Loose boxes - the ideal stable extension

It was quite cramped in the barn this winter. Two foals have just been born and actually the horse stalls are too small for the mares and their foals. This is a typical possible scenario at any boarding or breeding facility.

Converting an existing stable to provide sufficiently large stalls has proven to be uneconomical in many cases. On the other hand, an increasing number of horse owners would like to breed one or two foals with their mares which are, however, currently boarded out. This means that new ideas are needed.

One solution is loose boxes. Loose boxes are separate stable buildings which can be easily and flexibly integrated into an existing equestrian facility. The standard dimensions of the loose boxes are 3.40 x 3.40 metres, 3.40 x 4.00 metres or 4.00 x 4.00 metres per box. The large loose boxes provide sufficient temporary space for mares with their foals.

With their modular design, they can be extended or even relocated at any time. In principle it would also be possible to build a single loose box. However, horses are very sociable creatures, so this is not something we would recommend. For this reason Röwer & Rüb supplies at least double boxes. However, small loose box units for two or three horses are often built for private use. Larger loose box stalls can be built in rows, in an L-shape or U-shape, depending on personal preference and the site conditions. The saddle and feed compartments can be integrated as well as storage rooms for hay, straw and machinery.

The loose boxes have a galvanised steel structure which can also be powder coated. The outer walls are made of particularly robust, hardwood with a thickness of six centimetres. The loose box doors and partition walls are made with the attractive and track-proven bamboo filling. This means that the loose boxes are particularly durable and particularly safe.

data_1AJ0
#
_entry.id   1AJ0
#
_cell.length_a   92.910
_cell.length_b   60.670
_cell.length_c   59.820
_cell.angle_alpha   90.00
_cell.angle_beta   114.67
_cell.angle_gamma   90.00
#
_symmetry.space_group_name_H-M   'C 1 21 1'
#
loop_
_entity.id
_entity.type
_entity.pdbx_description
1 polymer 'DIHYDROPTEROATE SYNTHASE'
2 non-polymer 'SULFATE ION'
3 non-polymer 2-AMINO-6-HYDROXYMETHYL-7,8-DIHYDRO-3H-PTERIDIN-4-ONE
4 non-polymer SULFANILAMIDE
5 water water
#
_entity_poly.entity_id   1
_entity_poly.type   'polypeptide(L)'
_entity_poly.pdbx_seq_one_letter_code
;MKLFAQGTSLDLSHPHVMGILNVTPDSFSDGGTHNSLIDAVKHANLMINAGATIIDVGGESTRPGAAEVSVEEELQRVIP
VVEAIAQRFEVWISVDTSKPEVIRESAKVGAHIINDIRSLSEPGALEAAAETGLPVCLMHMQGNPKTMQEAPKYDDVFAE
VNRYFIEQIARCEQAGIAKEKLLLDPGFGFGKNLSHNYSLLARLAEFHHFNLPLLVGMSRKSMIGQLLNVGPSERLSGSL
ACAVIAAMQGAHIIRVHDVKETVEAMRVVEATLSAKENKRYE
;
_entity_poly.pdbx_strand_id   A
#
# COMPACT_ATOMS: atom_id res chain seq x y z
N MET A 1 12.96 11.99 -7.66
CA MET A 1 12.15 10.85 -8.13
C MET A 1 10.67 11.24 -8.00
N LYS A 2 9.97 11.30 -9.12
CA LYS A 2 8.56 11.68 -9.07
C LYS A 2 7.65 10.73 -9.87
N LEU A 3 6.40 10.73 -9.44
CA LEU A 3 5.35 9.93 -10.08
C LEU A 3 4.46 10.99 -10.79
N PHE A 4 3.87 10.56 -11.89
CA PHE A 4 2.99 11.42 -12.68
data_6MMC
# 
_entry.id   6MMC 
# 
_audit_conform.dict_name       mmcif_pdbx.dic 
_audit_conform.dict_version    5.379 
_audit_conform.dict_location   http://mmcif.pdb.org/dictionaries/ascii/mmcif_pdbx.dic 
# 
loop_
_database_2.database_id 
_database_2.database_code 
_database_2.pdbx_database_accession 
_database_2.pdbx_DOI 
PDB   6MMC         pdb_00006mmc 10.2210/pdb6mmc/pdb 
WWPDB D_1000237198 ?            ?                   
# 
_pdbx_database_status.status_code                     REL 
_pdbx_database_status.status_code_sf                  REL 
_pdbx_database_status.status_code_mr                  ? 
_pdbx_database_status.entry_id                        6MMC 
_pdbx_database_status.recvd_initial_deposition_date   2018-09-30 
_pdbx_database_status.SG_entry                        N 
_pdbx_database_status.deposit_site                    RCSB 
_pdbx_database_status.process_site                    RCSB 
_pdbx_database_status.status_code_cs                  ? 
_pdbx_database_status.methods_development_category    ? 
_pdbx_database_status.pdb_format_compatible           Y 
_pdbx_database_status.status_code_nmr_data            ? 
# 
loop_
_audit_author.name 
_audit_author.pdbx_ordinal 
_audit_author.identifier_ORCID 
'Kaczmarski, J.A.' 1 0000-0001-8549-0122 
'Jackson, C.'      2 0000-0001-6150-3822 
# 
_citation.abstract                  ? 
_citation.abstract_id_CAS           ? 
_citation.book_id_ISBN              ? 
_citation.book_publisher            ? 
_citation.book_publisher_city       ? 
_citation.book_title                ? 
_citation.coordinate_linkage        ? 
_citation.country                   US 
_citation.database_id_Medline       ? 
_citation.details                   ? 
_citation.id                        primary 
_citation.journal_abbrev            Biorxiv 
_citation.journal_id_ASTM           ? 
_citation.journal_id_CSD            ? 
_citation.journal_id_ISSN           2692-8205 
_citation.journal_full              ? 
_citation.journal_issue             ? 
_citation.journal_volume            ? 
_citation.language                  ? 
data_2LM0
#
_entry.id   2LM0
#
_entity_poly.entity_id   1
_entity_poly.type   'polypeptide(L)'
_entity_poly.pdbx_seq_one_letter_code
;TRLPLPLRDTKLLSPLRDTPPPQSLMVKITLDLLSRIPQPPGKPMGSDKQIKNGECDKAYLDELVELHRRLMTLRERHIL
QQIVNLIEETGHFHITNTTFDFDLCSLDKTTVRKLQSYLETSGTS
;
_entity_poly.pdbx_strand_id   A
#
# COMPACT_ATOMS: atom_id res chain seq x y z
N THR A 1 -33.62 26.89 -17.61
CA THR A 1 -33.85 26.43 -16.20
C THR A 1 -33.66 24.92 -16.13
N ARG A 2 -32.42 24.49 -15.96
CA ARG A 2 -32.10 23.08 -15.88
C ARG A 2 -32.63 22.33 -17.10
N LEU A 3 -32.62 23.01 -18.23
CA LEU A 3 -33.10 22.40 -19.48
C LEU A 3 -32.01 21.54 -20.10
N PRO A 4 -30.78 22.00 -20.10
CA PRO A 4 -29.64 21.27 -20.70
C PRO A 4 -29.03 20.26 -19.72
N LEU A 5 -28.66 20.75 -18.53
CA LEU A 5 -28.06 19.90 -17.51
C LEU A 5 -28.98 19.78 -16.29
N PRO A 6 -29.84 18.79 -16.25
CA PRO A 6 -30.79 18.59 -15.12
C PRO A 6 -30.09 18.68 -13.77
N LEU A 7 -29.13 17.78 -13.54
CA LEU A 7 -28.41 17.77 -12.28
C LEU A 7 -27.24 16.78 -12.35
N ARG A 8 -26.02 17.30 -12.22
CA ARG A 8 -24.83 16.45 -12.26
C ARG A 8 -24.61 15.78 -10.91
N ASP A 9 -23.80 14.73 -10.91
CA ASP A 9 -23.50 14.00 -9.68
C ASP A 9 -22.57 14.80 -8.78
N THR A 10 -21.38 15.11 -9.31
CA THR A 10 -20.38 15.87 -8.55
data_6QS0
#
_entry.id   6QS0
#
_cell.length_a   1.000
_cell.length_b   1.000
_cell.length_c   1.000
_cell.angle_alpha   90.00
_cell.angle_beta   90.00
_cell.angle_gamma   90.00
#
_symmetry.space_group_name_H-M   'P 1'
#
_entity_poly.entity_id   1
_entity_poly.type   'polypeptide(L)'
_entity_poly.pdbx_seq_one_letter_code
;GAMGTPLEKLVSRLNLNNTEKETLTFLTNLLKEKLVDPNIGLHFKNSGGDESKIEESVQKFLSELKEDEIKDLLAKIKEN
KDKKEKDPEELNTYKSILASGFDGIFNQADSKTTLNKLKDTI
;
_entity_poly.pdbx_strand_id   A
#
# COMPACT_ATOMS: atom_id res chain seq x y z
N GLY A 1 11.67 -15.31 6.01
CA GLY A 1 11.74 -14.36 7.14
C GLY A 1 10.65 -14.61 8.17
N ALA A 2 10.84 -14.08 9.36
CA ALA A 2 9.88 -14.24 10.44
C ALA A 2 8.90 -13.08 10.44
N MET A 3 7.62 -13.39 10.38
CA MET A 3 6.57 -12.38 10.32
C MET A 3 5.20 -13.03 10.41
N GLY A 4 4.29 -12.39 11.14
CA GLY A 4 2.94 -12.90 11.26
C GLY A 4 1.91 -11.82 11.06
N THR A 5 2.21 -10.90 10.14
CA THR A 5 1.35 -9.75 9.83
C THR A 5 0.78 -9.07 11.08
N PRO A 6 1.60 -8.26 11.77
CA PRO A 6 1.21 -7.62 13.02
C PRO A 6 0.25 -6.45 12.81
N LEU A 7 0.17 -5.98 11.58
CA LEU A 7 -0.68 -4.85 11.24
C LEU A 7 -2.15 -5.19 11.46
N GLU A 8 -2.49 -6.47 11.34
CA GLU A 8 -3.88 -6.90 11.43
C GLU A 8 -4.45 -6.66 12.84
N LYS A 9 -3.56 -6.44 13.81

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Wide light ridges provide plenty of daylight in the box. The light ridges are equipped with electrically operated ventilation openings. Wind and rain sensors ensure that the ventilation openings close automatically if necessary. The recommended number of ventilation openings depends on the size of the loose box facility.

Large roof projections are standard on the front side. This creates space to groom the horses outside the box. Those who have enough space to have paddocks at the back of the loose boxes can also include optional roof overhangs and box doors. It is also possible to fit stable windows in the back walls.

Loose boxes are buildings that are normally subject to approval in most European countries. Of course, all outdoor boxes are supplied with the static plans and the EN 1090 certificate required for approval.